Love nature and books? Then this list of the best climate change books is for you
The question of how humanity will address the negative effects of human-caused climate change and global warming is daunting. The climate change challenge however, could also be an opportunity to reshape our society into a more equitable, humanistic, and environmentally conscious one.
Thankfully, some of our greatest minds and writers have envisioned what this change may look like, based on current and future climate efforts and technologies. They’ve learned from climate scientists, historical environmentalists, radical activists, and Indigenous populations that are on the frontlines of the fight for Earth’s future.
The following list of titles includes some of the best books about climate change and books about the environment. Each book brings a unique perspective that encourages and empowers us to take action for the future of our planet.
Recent Book Releases About Climate Change and the Environment
1. Now Is The Time For Trees by Dan Lambe
of the Arbor Day Foundation,
written with Lorene Edwards Forkner. Trees and forests been identified as a #1 nature-based solution in the face of climate change — and this book will show you why nowis the time to plant them. With everything from advice on choosing the right size and type of tree to tried-and-true tips for planting success, experts inspire you to do your part. This is a great resource for anyone that’s interested in planting trees at home or in their community!
2. Regeneration: Ending the Climate Crisis in One Generationby Paul Hawken. The most common question about the climate crisis is “What should I do?” Many people are overwhelmed and believe that their individual actions won’t make enough of a difference. Hawken disagrees with this assessment — and better yet, he lays out a radical new approach to addressing the climate crisis. One that combines justice, climate, biodiversity, and human dignity into a powerful movement of action, policy, and transformation that can end the climate crisis in one generation.
3. The Intersectional Environmentalist by Leah Thomas. The Intersectional Environmentalist examines the inextricable link between environmentalism, racism, and privilege — and teaches that we can’t save the planet without uplifting the voices of its people. Written by Leah Thomas, the activist who coined the term “Intersectional Environmentalism,” this book is simultaneously a call to action, a guide to instigating change for all, and a pledge to empower all people and restore the planet.
4. Regenesis: Feeding the World Without Devouring the Planet by George Monbiot. Industrial agriculture is the world’s leading cause of deforestation and environmental destruction – and the one that we’re least prepared to talk about. We criticize urban sprawl, but farming sprawls across 30X as much land. Yet millions still go hungry. Now the food system itself is beginning to falter. But, as George Monbiot shows us in this brilliant new book, we can resolve the biggest of our dilemmas and feed the world without devouring the planet.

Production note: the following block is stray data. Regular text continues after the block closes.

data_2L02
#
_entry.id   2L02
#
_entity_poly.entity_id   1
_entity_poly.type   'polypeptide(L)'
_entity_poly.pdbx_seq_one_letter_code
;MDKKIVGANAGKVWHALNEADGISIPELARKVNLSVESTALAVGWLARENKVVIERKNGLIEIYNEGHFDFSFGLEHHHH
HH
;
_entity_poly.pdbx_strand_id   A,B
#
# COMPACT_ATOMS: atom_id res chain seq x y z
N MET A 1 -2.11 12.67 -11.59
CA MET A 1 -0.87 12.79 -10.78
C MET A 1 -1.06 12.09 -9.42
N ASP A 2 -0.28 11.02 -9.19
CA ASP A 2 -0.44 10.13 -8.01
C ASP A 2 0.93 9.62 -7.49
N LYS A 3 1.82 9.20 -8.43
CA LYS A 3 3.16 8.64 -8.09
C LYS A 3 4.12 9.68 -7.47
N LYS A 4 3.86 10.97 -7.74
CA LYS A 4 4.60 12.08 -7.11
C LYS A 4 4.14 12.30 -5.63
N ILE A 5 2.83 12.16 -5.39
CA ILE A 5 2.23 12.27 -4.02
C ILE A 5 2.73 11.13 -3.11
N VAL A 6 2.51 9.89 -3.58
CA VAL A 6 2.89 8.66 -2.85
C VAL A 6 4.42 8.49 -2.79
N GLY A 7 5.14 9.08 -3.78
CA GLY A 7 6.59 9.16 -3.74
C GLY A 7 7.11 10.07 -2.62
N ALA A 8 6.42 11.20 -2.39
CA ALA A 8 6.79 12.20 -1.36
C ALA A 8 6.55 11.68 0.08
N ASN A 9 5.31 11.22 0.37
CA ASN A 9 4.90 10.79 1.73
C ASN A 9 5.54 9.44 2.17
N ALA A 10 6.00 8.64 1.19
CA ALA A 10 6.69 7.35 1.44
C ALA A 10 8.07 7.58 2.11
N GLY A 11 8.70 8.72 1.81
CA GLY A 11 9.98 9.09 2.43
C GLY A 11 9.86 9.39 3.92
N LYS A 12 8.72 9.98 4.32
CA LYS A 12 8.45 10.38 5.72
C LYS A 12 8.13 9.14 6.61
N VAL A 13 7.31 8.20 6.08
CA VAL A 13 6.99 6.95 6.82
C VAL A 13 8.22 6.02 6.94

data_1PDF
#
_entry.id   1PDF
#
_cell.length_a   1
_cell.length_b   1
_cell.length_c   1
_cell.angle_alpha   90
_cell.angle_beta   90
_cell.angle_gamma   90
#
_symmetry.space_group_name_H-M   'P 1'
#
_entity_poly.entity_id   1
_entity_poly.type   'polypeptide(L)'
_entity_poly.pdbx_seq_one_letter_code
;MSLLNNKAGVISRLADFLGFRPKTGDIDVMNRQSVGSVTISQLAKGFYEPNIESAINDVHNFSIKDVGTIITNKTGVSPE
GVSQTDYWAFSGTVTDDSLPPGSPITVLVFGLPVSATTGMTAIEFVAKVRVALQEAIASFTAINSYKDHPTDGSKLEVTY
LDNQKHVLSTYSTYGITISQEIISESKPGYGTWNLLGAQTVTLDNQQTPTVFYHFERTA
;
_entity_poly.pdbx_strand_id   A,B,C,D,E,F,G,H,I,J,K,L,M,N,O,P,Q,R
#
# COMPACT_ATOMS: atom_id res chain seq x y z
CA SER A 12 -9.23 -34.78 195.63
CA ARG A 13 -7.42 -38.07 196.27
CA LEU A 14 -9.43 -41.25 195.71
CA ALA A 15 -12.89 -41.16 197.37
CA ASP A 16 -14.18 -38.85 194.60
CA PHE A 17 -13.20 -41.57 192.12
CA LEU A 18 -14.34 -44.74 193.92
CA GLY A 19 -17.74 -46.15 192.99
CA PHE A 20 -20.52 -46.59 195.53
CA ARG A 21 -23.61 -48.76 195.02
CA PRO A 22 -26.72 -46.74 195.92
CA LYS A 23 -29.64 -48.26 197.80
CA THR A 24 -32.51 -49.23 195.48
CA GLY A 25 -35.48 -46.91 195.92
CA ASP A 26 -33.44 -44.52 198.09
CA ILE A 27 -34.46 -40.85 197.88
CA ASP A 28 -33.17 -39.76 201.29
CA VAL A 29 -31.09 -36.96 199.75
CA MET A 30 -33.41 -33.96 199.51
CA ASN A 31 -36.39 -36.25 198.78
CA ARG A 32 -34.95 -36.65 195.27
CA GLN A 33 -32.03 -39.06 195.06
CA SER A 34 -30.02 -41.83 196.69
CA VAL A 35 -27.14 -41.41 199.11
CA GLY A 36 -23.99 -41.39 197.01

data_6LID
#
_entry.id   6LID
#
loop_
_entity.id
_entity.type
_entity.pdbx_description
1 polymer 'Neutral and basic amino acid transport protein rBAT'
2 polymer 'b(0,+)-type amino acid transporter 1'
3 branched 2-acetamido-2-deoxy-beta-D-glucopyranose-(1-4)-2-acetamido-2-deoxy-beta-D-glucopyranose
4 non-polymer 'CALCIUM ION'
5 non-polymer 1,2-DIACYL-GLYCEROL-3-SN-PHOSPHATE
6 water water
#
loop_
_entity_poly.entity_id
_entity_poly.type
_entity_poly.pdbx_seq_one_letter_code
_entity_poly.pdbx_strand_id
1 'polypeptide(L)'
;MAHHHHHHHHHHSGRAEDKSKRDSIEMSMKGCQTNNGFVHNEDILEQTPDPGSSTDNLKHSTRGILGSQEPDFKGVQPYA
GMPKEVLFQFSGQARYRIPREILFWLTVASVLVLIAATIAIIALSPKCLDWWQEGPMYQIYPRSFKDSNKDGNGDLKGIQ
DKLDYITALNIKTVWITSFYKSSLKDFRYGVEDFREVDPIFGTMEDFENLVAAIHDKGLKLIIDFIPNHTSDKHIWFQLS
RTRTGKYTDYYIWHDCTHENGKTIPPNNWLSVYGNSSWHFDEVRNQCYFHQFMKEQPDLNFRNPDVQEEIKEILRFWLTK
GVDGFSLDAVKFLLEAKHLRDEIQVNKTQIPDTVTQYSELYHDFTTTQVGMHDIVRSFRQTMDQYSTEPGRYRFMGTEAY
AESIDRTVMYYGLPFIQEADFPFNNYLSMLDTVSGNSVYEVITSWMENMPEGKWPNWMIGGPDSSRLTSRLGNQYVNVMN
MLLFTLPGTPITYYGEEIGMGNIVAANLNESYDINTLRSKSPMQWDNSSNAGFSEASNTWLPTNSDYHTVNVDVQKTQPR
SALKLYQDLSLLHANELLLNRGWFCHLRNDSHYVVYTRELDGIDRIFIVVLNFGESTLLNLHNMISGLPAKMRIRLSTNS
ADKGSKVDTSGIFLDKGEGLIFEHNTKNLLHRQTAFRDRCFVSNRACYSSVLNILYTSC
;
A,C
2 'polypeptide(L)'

5. This Changes Everything: Capitalism Vs. the Climate by Naomi Klein. Provocative, insightful, and explosive. Klein sees climate change as the spark that unites humanity against a common cause. She envisions its growing effects as humanity’s wake-up call to the environmental dangers of unregulated global capitalism — and reimagines the world as we know it. A must read.
6. All We Can Save: Truth, Courage, and Solutions for the Climate Crisis Edited by Ayana Elizabeth Johnson & Katharine K. Wilkinson. A tableau of essays, poetry and art by women leaders in the climate movement. Through artistic, scientific and humanitarian excellence, this book not only inspires, but preserves a sense of hope for the future. A perfect way to introduce the topic to a pre-teen or young adult.
7. What Can I Do? My Path from Climate Despair to Action by Jane Fonda. Incorporating her own stories of climate activism with the stories and speeches of other brave activists and scientists, actress Jane Fonda shares her deepest insights and experiences gleaned from decades of fighting on the frontlines of change. The best part? 100% of the book’s proceeds will go directly to Greenpeace.
8. Commanding Hope: The Power We Have to Renew a World in Peril by Thomas Homer-Dixon. Sometimes a change in perspective can make a world of difference, and that’s exactly what Homer-Dixon hopes to accomplish with this book. The verdict? In order to enact sweeping changes, we must come together in ways we never have before.
Taking Action for Climate
9. As Long as Grass Grows: The Indigenous Fight for Environmental Justice, from Colonization to Standing Rock by Dina Gilio-Whitaker. Seeking to challenge the Euro-centric view of environmentalism, Gilio-Whitaker tells the stories of Indigenous communities that are at the forefront of the climate justice movement. While Standing Rock put this battle into the public eye, there’s a long and storied history of Indigenous peoples leading environmental activism.
10. Standing Up for a Sustainable World: Voices of Change Edited by Claude Henry, Johan Rockstrōm, and Nicholas Stern. A roadmap for change, this compilation combines the voices of leading activists, academics and entrepreneurs. It offers lessons in sustainability while leading a call to action against the potential disastrous consequences of our inaction.
11. This Radical Land: A Natural History of American Dissent by Daegan Miller. American naturalism and environmentalism wouldn’t be possible without the rich foundation laid by previous generations. From Thoreau’s anti-capitalist property maps and an upstate New York antislavery community to subversive messages hidden in commercial photographs and utopian anarchists in California’s sequoias, Miller details an alternative history of the United States framed around the passionate environmentalists that helped shape its natural heritage.
12. The New Climate War: The Fight to Take Back Our Planet by Michael E. Mann. This powerful denouncement of the fossil fuel industry’s PR campaigns, which push the burden of environmental change onto the individual, is as scathing as it is empowering. By debunking false narratives and outlining a common-sense approach to carbon pricing, Mann provides a rallying cry for anyone that’s tired of hearing the same old arguments.
Systems Level Solutions
13. Drawdown: The Most Comprehensive Plan Ever Proposed to Reverse Global Warmingby Paul Hawken. One of the most informative and thoroughly researched works on the topic, Drawdown takes a practical and completely attainable attitude towards reversing global warming. Not only will you learn about specific solutions to address our collective climate challenges, you’ll also see them ranked from 1 to 100 for effectiveness, complete with carbon stats and long-term impact.